Learning to Ride Mass Transit Equals Independence for Older People
Eleven older people boarded a Fairfax County (VA) Connector bus for a run-through of something that seems, on the face of it, so simple: how to get from Point A to Point B using the region’s network of buses and Metrorail. But as Jeanna Muhoro, an official with Fairfax County’s community outreach services, explained bus schedules, peak fares, how to transfer, and how to manage SmarTrip card accounts, it became apparent that navigating a mass transit system is anything but simple. That’s especially true for people who have spent most of their lives driving. Muhoro, an outreach coordinator with Fairfax County’s Human Services Transportation in the county’s Department of Neighborhood and Community Services, was running a three-hour, hands-on training course for older people on the ins and outs of using buses and Metro. Advocates and government officials who assist older people say the training is especially critical as demographics shift the United States’ median age upward. “It’s a very important intervention that can help older people stay connected to their communities,” said Virginia Dize, co-director of the National Aging and Disability Transportation Center, which is funded by the federal government and administered by the National Association of Area Agencies on Aging.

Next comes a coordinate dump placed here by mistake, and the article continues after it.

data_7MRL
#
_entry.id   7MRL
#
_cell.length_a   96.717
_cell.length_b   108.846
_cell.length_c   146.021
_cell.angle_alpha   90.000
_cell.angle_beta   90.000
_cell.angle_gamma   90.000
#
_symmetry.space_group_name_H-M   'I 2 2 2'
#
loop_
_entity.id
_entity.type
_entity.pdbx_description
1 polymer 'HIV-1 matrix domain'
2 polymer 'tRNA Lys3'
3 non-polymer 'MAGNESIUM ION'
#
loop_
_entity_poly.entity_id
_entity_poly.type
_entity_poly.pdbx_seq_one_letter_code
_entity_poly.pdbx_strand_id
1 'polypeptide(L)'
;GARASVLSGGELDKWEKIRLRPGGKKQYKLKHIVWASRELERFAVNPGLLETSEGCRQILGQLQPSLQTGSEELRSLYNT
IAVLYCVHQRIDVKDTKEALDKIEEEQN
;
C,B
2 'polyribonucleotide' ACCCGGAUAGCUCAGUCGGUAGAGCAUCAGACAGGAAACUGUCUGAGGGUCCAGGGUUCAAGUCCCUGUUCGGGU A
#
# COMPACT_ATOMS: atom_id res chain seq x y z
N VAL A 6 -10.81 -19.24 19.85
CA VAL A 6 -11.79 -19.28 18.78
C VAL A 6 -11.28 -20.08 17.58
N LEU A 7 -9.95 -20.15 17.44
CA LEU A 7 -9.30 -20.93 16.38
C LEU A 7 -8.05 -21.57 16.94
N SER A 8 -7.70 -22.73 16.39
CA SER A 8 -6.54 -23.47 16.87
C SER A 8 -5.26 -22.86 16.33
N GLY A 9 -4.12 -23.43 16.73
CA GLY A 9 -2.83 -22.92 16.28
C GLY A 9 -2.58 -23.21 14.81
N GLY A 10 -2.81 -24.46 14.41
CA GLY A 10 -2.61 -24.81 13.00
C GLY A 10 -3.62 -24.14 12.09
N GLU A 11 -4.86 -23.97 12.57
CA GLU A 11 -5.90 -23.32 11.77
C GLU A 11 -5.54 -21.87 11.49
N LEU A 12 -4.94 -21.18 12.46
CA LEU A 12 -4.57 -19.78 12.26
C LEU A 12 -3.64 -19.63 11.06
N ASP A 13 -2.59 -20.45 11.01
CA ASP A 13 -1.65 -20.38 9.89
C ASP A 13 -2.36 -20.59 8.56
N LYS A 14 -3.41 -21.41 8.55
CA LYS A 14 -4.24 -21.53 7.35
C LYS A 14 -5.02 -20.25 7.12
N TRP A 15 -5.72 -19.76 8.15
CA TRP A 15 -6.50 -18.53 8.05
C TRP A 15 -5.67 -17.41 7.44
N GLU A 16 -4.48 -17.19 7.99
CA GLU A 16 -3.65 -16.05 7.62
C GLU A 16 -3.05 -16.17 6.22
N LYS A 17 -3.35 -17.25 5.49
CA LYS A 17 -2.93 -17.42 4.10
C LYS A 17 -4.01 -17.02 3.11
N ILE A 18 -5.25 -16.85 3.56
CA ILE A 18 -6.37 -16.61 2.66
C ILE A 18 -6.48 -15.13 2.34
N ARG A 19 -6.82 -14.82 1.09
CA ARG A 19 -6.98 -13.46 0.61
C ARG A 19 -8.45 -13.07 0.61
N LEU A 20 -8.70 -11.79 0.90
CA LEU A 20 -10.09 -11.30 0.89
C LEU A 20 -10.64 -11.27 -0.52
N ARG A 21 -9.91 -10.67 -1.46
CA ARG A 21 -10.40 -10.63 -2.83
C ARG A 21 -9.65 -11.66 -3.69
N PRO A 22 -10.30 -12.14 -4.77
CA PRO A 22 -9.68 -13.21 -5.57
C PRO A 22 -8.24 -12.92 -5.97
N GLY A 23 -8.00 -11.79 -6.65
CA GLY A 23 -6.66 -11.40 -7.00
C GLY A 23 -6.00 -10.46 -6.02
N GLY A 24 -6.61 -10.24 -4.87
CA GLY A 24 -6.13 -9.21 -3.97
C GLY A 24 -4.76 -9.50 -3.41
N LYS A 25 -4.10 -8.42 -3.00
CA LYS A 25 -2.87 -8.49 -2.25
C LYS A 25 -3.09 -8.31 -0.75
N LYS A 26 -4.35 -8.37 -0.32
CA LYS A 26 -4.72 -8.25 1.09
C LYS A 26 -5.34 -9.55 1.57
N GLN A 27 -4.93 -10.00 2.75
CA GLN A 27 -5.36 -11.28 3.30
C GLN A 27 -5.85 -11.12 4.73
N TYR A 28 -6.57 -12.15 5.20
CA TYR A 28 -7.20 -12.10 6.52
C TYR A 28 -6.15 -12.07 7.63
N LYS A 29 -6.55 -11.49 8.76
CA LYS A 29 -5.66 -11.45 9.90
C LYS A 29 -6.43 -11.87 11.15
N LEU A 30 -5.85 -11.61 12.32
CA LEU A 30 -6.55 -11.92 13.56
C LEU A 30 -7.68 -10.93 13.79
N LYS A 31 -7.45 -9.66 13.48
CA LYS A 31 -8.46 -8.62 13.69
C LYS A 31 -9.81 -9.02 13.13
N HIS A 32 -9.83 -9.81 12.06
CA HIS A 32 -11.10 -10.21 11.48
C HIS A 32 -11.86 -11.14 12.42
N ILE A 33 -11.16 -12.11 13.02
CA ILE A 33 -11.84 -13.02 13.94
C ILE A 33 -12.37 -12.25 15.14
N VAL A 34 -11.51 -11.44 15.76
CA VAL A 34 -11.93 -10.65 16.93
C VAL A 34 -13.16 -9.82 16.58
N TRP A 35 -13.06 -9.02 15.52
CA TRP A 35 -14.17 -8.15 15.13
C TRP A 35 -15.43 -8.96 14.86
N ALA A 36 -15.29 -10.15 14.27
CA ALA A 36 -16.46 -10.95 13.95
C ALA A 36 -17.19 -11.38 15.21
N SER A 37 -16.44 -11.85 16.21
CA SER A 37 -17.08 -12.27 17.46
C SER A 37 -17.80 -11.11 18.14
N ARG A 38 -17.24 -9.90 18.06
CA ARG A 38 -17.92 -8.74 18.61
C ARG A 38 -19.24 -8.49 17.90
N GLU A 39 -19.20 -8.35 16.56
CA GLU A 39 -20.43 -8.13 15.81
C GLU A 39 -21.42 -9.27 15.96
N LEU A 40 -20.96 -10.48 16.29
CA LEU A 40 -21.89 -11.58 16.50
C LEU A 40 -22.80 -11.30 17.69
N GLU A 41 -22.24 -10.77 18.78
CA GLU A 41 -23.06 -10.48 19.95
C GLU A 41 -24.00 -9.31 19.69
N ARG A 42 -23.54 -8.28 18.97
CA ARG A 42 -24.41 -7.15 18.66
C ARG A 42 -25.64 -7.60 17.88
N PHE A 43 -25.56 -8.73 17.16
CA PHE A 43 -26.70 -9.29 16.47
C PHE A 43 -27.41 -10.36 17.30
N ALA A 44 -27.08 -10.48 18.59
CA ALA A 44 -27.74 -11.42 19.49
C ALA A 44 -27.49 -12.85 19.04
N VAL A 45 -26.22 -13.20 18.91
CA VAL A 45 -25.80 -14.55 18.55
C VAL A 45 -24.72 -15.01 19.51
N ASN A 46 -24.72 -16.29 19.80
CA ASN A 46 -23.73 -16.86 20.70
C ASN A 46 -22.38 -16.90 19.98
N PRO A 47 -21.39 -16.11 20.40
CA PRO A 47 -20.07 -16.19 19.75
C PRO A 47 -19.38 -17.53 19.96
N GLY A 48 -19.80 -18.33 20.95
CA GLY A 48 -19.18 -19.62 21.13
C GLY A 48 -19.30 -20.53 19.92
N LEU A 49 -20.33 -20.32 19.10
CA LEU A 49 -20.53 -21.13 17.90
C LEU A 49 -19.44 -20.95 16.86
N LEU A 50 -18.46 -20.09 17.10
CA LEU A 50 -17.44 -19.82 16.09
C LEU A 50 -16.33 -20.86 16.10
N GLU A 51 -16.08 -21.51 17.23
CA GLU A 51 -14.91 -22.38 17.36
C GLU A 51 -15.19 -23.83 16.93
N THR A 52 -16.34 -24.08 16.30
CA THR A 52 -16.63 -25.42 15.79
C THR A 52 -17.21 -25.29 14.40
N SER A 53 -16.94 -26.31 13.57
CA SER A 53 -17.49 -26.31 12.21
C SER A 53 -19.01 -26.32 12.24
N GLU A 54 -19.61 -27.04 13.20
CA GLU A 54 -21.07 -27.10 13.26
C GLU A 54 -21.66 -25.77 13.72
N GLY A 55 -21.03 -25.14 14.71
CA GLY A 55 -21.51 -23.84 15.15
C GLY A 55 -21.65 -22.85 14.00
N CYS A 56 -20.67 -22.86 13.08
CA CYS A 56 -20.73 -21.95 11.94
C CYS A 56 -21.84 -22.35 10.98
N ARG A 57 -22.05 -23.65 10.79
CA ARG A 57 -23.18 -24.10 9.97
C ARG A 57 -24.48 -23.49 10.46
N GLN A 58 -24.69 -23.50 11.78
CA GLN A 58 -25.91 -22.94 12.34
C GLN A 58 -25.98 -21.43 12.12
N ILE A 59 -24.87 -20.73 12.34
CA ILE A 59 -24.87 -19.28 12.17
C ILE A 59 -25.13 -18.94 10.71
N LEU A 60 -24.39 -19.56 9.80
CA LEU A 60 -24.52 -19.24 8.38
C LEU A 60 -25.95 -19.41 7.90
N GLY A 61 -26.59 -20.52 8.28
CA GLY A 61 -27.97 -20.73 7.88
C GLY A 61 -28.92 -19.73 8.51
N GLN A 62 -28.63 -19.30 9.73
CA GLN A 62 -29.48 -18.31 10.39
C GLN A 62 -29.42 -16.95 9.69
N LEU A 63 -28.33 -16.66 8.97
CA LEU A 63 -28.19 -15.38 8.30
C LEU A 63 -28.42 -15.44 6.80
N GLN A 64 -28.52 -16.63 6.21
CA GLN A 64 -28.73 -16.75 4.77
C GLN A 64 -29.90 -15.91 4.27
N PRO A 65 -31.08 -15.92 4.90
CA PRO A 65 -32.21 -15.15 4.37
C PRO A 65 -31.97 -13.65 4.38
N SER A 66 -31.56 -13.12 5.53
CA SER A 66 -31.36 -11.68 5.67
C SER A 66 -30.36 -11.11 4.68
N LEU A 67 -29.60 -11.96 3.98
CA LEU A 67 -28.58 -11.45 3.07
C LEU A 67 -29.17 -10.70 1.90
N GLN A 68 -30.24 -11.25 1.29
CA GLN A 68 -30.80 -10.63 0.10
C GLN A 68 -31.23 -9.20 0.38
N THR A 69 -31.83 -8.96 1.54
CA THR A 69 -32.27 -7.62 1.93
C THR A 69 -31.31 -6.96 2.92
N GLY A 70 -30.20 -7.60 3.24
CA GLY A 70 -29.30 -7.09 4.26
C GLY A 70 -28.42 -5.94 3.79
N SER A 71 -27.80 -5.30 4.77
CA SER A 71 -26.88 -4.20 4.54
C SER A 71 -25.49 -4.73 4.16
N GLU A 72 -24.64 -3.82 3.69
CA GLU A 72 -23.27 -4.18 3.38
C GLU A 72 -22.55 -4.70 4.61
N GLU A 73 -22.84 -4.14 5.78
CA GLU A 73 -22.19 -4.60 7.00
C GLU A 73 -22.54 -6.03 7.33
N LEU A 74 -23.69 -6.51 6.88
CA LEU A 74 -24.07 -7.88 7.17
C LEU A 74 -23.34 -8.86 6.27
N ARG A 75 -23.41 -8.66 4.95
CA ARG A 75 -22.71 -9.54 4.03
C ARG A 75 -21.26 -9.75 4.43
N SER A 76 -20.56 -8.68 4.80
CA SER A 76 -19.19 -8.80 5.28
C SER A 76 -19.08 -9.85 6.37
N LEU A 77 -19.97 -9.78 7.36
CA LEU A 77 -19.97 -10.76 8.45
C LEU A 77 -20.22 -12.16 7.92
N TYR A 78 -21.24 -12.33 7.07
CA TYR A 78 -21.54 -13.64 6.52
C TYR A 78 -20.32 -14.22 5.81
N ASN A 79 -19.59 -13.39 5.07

“Transportation comes up as a high-priority area because if you want older people to live and thrive in their communities, they must have good transportation,” Dize said. For older people, the need to drive often is tied to their desire to grow old in their own homes, something 90 percent of the population would like to do, surveys say. Take away the ability to drive and you take away their independence and bring them that much closer to having to leave their homes. Giving up the keys means 15 percent fewer doctor visits, almost 60 percent fewer outings to shop and 65 percent fewer trips for social, family, religious or other reasons, according to a study cited by Dize.
Source/more: Washington Post
David Wingate is an elder law attorney at the Elder Law Office of David Wingate, LLC. The elder law office services clients with powers of attorneys, living wills, Wills, Trusts, Medicaid and asset protection. The Elder Law office has locations in Frederick and Montgomery Counties, Maryland.